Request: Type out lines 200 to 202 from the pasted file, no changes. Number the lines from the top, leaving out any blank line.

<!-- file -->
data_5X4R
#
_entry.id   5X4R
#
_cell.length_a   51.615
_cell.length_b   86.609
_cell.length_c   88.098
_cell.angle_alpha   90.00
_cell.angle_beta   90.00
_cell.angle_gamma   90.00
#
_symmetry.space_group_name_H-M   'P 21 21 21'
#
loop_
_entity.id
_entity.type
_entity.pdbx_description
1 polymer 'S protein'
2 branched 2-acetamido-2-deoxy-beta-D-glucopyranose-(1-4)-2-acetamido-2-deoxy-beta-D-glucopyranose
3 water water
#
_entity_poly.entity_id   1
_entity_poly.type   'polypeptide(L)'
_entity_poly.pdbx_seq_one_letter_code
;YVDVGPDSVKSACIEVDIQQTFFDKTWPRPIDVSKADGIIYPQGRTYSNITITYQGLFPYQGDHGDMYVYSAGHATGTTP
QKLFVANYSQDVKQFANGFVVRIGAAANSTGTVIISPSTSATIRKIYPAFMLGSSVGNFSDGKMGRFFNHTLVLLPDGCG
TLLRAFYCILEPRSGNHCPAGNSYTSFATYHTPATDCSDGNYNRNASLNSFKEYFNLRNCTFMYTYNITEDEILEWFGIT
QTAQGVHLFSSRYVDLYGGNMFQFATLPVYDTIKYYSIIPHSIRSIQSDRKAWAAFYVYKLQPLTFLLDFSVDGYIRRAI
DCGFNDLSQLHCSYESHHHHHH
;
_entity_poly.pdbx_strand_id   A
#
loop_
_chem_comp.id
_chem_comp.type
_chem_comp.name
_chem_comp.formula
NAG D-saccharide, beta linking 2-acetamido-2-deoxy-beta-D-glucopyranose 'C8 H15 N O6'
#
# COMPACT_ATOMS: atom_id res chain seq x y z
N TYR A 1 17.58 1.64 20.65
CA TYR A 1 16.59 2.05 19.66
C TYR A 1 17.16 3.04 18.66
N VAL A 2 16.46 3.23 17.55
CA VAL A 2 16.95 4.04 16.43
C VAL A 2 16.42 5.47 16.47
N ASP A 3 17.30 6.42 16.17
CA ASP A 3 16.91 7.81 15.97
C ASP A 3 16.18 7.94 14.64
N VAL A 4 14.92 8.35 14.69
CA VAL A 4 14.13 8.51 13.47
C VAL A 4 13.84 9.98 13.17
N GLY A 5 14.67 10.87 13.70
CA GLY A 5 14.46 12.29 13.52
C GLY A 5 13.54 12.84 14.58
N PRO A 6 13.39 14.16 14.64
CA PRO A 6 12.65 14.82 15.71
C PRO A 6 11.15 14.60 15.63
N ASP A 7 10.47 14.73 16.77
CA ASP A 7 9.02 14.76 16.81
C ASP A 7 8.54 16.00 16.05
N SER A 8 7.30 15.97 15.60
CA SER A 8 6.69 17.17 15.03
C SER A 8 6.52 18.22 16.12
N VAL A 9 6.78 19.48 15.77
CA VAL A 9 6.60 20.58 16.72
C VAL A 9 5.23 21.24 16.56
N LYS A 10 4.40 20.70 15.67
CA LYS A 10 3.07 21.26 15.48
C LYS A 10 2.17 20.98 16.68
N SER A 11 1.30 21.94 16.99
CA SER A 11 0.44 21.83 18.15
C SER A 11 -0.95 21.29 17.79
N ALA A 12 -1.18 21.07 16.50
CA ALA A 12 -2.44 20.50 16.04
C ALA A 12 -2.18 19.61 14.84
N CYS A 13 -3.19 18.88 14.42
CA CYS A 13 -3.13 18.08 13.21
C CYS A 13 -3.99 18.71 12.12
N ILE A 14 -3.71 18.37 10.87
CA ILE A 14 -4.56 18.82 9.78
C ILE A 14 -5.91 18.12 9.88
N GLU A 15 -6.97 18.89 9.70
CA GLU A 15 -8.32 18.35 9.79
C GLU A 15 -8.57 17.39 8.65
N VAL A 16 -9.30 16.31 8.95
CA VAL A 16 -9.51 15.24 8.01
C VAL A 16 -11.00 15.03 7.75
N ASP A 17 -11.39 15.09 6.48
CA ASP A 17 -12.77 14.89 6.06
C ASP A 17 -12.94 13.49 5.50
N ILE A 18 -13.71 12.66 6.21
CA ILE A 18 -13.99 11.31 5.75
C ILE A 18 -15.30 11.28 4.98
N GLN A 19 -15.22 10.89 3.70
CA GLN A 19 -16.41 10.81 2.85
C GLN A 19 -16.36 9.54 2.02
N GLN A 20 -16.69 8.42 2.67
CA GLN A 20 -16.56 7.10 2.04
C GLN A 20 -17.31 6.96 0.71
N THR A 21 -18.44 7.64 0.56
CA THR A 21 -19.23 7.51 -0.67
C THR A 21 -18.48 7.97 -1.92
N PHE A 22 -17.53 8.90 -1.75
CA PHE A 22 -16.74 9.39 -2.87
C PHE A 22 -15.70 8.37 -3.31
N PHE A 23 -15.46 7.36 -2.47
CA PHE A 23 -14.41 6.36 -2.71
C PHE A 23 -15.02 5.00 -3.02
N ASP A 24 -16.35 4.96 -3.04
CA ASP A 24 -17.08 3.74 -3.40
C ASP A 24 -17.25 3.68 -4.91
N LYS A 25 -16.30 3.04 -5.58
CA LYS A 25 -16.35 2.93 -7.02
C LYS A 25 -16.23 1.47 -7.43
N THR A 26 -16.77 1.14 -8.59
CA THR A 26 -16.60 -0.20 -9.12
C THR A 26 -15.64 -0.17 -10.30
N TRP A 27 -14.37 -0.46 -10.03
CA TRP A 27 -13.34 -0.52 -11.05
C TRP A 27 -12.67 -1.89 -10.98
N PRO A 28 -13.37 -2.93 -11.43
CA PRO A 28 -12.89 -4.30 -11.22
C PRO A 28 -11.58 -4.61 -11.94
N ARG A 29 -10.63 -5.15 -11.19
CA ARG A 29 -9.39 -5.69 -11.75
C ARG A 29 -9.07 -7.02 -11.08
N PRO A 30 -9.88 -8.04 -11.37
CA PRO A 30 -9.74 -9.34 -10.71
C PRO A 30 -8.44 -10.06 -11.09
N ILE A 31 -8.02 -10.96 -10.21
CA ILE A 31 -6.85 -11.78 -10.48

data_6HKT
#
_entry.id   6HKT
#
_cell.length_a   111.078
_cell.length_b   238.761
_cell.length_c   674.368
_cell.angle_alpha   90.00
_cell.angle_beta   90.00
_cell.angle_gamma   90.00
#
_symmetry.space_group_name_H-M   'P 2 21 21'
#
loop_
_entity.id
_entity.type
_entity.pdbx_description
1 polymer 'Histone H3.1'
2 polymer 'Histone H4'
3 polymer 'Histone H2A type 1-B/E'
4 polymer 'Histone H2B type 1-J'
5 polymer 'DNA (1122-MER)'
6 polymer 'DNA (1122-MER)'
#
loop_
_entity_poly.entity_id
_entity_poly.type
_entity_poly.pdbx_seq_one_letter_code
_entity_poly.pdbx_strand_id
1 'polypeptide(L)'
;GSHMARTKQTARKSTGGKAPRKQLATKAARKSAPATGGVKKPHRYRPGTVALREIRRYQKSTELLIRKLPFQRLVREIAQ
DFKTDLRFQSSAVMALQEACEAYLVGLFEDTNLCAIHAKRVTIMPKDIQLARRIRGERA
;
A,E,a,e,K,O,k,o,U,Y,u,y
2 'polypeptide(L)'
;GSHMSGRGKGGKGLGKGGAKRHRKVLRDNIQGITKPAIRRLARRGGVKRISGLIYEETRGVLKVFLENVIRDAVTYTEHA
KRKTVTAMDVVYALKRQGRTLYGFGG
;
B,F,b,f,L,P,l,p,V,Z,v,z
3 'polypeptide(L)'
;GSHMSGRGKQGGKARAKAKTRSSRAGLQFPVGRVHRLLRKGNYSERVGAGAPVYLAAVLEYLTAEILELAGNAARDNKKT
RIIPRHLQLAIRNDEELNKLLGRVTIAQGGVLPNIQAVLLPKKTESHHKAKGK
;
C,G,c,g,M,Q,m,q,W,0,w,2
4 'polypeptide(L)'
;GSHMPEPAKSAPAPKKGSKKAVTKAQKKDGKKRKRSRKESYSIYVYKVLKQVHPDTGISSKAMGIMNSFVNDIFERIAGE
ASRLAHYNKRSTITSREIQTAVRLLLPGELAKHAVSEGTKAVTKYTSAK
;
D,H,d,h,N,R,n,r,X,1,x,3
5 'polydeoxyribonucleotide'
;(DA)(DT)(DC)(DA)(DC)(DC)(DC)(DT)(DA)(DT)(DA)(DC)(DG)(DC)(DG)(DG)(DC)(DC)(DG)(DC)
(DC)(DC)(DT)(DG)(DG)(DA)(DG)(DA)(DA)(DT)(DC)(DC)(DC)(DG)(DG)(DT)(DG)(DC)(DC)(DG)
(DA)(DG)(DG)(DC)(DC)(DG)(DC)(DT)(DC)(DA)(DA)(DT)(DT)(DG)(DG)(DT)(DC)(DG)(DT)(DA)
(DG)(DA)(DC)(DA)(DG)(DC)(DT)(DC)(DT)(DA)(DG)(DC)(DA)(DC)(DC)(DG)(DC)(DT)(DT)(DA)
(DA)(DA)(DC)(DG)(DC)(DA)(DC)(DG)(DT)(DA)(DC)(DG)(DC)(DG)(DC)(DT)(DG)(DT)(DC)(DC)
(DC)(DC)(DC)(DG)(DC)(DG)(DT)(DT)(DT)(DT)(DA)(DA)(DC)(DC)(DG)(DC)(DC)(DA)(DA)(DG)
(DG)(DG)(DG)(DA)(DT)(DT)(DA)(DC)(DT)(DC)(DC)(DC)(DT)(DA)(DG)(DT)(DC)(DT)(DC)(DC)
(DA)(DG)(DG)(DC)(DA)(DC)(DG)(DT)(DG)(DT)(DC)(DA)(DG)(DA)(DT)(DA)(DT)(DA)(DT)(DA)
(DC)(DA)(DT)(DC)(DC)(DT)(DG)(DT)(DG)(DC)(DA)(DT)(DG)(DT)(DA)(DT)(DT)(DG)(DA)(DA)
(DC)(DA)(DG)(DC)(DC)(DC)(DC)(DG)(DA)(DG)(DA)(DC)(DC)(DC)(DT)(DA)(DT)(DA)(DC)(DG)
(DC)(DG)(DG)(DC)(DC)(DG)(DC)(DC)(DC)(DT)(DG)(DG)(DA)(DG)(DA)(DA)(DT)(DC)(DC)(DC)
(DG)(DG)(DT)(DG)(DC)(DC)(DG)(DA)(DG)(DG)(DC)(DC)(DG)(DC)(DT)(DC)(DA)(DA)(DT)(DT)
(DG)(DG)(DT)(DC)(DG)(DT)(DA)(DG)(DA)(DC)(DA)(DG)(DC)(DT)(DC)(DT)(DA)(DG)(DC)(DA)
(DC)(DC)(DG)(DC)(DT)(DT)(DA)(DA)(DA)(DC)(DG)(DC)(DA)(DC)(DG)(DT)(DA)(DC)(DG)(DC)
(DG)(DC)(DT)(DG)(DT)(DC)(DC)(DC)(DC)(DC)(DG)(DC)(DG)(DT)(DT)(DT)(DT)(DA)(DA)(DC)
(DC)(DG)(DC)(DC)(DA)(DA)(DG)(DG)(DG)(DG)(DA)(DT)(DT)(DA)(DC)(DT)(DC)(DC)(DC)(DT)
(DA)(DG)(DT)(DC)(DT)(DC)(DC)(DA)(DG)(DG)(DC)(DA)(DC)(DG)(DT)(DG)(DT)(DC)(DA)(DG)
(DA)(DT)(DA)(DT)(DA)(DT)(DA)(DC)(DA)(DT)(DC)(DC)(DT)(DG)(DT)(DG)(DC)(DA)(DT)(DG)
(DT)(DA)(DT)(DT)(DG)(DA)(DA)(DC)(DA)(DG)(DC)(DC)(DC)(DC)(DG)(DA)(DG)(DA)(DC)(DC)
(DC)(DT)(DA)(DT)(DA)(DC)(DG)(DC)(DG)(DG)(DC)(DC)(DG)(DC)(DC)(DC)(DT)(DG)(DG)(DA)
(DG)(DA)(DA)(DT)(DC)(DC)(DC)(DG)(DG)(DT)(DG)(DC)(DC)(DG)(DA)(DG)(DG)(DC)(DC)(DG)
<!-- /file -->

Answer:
(DA)(DT)(DA)(DT)(DA)(DT)(DA)(DC)(DA)(DT)(DC)(DC)(DT)(DG)(DT)(DG)(DC)(DA)(DT)(DG)
(DT)(DA)(DT)(DT)(DG)(DA)(DA)(DC)(DA)(DG)(DC)(DC)(DC)(DC)(DG)(DA)(DG)(DA)(DC)(DC)
(DC)(DT)(DA)(DT)(DA)(DC)(DG)(DC)(DG)(DG)(DC)(DC)(DG)(DC)(DC)(DC)(DT)(DG)(DG)(DA)